Radical Cystectomy: Simple Test of Functional Status Identifies Higher Risk Patients

MedicalResearch.com Interview with:
Sarah P. Psutka, MD
Fellow in Urologic Oncology
Department of Urology, Mayo Clinic

MedicalResearch: What are the main findings of each study? 

Dr. Psutka: In this study, we analyzed 1335 patients who underwent radical cystectomy at the Mayo clinic between 1996 and 2006. We categorized patients who stayed in the hospital longer than 10 days, putting them in the top 25th percentile of the length of stay, as having a prolonged hospital stay. We noted that prolonged hospital stay was associated with adverse postoperative outcomes, including serious complications and early postoperative death. Patients who had a prolonged length of stay had a higher burden of comorbidities, American Society of Anesthesiologist score, and their Eastern Cooperative Oncology Group Score. A multivariable analysis, holding these factors and other clinically relevant potential confounders constant, revealed that only the ECOG performance score independently predicted whether or not a patient had a prolonged hospital course following radical cystectomy.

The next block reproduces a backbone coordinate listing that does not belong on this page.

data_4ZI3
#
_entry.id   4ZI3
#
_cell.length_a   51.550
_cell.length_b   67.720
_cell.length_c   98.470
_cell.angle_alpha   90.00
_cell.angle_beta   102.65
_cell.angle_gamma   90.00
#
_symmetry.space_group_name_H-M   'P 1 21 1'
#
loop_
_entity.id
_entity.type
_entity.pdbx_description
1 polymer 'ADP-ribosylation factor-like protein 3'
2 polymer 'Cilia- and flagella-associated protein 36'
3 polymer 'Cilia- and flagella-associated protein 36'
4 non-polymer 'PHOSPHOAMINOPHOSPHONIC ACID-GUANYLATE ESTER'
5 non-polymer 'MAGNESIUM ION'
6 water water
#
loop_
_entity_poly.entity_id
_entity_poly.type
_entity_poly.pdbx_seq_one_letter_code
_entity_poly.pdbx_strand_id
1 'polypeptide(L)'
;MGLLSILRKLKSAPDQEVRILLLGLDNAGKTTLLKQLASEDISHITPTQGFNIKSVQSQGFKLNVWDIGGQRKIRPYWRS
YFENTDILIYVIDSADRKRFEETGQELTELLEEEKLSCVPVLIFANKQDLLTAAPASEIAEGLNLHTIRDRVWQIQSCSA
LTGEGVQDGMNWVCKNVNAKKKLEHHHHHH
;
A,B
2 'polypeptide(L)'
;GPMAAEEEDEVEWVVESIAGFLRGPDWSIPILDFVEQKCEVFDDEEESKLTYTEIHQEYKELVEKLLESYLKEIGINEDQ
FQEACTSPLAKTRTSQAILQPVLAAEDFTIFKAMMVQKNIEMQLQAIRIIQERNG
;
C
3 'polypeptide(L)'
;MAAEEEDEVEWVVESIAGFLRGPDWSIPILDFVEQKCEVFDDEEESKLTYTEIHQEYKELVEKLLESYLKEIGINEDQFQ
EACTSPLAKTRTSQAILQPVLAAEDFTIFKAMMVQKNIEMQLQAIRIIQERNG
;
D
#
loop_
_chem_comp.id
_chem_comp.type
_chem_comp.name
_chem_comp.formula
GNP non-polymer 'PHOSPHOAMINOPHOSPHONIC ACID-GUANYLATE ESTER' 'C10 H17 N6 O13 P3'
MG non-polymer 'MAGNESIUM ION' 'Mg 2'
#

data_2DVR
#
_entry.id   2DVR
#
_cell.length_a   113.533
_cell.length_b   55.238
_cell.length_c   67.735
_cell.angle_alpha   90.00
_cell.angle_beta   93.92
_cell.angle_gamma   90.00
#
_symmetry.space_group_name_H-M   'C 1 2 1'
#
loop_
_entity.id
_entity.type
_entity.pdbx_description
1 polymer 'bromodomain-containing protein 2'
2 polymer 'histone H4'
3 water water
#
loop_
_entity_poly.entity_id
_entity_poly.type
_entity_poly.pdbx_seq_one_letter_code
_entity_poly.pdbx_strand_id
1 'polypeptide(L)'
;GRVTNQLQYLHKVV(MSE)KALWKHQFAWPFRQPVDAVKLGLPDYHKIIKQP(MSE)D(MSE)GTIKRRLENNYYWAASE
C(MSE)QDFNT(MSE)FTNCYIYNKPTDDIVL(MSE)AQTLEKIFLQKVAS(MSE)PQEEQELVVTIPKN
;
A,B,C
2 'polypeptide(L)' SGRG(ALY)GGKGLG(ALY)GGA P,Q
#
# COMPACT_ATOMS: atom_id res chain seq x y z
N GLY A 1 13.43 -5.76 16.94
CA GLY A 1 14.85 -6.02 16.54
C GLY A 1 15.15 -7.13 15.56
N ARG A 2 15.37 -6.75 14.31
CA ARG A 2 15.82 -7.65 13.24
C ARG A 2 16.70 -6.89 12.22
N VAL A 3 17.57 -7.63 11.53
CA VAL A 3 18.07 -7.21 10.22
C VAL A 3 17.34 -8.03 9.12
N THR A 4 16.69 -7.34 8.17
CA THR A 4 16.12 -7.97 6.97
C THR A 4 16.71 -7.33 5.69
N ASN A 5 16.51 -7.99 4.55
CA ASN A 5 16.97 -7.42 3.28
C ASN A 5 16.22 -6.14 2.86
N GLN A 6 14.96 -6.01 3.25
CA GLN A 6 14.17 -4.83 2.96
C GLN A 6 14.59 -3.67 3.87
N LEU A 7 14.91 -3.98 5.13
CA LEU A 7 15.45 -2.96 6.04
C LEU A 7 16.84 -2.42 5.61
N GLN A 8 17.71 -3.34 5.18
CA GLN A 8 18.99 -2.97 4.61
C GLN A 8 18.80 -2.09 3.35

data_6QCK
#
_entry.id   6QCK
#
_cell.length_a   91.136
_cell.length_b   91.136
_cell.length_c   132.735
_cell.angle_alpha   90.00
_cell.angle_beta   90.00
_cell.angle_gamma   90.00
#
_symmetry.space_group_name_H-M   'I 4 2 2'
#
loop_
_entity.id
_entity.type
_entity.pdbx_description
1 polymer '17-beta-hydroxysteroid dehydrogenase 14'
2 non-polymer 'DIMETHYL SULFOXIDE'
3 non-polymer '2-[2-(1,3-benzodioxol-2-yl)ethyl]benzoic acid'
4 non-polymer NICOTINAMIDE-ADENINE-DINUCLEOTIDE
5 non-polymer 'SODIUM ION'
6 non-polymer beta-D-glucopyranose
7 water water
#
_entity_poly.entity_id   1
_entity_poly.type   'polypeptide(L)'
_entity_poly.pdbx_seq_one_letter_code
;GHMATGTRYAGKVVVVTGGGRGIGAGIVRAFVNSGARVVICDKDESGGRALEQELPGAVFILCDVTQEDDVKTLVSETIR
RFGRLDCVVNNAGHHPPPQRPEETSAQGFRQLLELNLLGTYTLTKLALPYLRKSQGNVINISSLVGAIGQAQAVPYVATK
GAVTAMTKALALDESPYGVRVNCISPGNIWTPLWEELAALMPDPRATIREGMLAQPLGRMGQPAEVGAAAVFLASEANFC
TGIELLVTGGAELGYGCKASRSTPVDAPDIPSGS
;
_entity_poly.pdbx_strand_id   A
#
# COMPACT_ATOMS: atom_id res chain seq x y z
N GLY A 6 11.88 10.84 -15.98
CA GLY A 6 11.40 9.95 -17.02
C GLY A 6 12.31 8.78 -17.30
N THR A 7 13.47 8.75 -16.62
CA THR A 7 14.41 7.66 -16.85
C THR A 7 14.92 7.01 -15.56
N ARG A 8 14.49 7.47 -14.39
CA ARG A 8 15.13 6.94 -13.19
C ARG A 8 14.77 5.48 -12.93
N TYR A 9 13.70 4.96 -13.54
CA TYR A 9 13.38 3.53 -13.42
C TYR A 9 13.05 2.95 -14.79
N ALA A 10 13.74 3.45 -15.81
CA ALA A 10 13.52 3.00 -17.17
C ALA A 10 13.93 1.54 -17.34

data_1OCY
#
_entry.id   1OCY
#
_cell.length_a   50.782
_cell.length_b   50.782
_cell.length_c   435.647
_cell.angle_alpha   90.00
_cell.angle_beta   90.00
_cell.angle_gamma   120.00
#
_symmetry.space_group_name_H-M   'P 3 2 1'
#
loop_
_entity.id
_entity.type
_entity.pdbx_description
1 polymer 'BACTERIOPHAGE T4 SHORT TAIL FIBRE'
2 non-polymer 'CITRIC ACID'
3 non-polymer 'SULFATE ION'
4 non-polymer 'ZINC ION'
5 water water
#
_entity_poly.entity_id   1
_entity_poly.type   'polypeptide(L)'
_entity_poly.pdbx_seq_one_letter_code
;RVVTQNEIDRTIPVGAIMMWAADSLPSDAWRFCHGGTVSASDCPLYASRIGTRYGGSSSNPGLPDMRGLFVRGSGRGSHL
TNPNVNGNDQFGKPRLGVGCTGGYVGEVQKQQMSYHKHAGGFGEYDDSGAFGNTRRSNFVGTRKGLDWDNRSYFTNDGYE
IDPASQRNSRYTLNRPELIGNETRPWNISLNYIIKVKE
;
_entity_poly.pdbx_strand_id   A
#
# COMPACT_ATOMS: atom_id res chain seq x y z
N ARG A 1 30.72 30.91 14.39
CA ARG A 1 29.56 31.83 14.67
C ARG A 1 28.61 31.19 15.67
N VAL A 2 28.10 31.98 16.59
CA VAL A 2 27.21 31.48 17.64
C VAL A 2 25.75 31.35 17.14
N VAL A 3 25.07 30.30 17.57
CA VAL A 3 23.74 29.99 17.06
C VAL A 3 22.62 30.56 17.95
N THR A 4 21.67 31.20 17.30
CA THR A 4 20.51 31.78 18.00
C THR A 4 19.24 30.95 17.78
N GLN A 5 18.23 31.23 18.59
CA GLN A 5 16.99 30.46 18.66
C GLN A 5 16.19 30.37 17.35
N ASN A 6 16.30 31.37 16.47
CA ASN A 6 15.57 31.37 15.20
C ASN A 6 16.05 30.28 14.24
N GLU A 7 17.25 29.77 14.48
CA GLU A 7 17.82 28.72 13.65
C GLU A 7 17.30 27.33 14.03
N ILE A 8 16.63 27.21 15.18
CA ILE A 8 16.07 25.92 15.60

MedicalResearch: Were any of the findings unexpected? 

Dr. Psutka: Yes, it was surprising that other factors such as obesity, age, smoking status, and tumor severity did not significantly predict a challenging postoperative course. Only the ECOG performance status, a very simple and reproducible preoperative metric, essentially a component of the “eyeball test”, could distinguish those patients destined to have a prolonged hospital stay from those who would be able to be dismissed after a shorter hospital course.

MedicalResearch: What should clinicians and patients take away from each report? 

Dr. Psutka: This study attempts to quantify what is commonly referred to as the “eye ball test” and provides a clinician with a reproducible clinical tool that can be used to predict prolonged hospitalization and adverse outcome following cystectomy. These results have implications for patient counseling, appropriate patient selection for radical cystectomy, and diversion of patient at risk to alternative, non-surgical therapies.

MedicalResearch: What recommendations do you have for future research as a result of each study? 

Dr. Psutka: Future studies might seek to further understand other key factors, some potentially modifiable, that could be used to quantify and objectify clinical assessment and triage of patients prior to surgical therapy for bladder cancer.


Abstract Presented at the American Urologic Association
Monday, May 19, 2014 8:00 AM-10:00 AM


Sarah P. Psutka MD1, Stephen A. Boorjian MD1, Suzanne B. Stewart MD1, Prabin Thapa2, Robert Tarrell2, Matthew K. Tollefson MD1, Igor Frank MD1

1 Department of Urology, Mayo Clinic, Rochester, Minnesota

2 Department of Health Services Research, Mayo Clinic, Rochester, Minnesota